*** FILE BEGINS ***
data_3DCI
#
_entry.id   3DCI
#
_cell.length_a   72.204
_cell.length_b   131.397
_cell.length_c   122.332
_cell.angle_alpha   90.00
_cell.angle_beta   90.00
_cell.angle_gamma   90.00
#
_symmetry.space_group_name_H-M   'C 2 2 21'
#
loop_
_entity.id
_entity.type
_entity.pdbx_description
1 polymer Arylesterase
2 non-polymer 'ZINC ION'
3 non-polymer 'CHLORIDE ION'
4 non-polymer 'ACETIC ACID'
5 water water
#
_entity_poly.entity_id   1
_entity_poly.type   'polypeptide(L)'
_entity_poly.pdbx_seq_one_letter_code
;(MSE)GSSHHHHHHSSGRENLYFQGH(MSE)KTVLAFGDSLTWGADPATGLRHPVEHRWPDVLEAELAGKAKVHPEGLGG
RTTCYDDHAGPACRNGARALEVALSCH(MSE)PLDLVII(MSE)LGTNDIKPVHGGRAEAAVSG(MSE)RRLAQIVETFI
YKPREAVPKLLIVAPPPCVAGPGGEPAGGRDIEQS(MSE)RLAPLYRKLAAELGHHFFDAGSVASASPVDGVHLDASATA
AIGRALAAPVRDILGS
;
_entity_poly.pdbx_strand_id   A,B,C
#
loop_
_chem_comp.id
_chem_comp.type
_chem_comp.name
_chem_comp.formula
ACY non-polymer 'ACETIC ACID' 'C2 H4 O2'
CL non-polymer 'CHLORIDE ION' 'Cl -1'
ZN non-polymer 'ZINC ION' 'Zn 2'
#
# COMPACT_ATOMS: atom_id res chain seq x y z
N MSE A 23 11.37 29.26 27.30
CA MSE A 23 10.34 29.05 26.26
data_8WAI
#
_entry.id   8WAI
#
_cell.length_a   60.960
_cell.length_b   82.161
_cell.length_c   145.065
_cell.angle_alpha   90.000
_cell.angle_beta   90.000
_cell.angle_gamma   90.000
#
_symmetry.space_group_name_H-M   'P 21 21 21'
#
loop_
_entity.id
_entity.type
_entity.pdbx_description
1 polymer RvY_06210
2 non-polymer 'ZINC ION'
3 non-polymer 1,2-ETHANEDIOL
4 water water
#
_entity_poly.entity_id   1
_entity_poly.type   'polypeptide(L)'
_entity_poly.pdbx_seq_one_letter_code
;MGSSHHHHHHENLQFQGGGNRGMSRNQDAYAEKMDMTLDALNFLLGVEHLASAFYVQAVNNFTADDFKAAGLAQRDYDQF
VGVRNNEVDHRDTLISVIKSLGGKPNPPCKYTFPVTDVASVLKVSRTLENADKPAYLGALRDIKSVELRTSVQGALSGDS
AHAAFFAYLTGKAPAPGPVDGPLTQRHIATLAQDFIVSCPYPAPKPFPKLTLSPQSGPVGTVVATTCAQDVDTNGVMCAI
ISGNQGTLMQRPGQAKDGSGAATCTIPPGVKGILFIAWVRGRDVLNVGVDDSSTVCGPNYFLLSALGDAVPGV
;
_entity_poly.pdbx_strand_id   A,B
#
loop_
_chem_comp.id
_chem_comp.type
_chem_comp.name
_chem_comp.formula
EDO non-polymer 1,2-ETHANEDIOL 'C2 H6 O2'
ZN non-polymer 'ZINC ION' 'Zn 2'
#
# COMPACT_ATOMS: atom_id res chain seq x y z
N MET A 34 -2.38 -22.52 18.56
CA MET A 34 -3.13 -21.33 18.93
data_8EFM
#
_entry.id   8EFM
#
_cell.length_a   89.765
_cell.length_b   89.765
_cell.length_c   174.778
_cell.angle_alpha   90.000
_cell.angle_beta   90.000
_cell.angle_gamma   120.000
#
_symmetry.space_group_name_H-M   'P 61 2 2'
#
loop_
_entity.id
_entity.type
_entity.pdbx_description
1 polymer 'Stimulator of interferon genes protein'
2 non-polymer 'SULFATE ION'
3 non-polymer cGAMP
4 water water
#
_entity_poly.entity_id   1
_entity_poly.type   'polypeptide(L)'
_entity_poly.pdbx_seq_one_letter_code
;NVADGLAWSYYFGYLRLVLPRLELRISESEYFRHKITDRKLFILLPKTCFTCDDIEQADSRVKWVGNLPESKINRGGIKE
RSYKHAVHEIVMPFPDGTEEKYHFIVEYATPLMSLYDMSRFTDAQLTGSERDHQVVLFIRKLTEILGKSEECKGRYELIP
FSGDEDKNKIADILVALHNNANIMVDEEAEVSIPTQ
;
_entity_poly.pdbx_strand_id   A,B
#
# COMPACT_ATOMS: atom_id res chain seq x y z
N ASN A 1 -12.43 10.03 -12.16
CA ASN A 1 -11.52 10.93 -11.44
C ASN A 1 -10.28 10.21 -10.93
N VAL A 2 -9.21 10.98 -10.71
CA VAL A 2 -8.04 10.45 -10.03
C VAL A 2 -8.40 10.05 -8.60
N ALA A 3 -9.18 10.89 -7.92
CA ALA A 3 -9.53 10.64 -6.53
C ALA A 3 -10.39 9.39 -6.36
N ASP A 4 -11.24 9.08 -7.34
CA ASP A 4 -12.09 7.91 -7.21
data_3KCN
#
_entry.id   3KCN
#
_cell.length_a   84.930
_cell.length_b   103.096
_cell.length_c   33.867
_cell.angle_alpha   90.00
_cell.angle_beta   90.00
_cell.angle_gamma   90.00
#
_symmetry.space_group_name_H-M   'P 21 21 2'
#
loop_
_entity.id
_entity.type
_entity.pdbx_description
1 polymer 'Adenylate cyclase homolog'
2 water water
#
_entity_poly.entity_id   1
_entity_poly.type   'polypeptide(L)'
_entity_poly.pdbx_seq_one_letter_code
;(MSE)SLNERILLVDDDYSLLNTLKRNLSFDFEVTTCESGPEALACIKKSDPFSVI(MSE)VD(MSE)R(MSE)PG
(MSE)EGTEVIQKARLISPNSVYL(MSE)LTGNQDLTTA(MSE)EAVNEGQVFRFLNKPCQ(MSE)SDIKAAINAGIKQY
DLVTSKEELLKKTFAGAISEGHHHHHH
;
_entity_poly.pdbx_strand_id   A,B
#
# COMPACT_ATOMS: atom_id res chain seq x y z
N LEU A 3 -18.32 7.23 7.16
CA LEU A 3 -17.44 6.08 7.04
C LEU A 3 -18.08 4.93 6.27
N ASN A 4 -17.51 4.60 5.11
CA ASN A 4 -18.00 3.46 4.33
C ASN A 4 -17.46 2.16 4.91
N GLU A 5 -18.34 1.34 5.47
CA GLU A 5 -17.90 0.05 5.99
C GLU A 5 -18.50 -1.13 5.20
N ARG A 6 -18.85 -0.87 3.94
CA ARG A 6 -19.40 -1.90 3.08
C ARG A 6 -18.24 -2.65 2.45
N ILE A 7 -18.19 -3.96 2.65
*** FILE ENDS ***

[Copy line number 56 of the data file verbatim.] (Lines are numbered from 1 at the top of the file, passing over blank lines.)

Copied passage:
#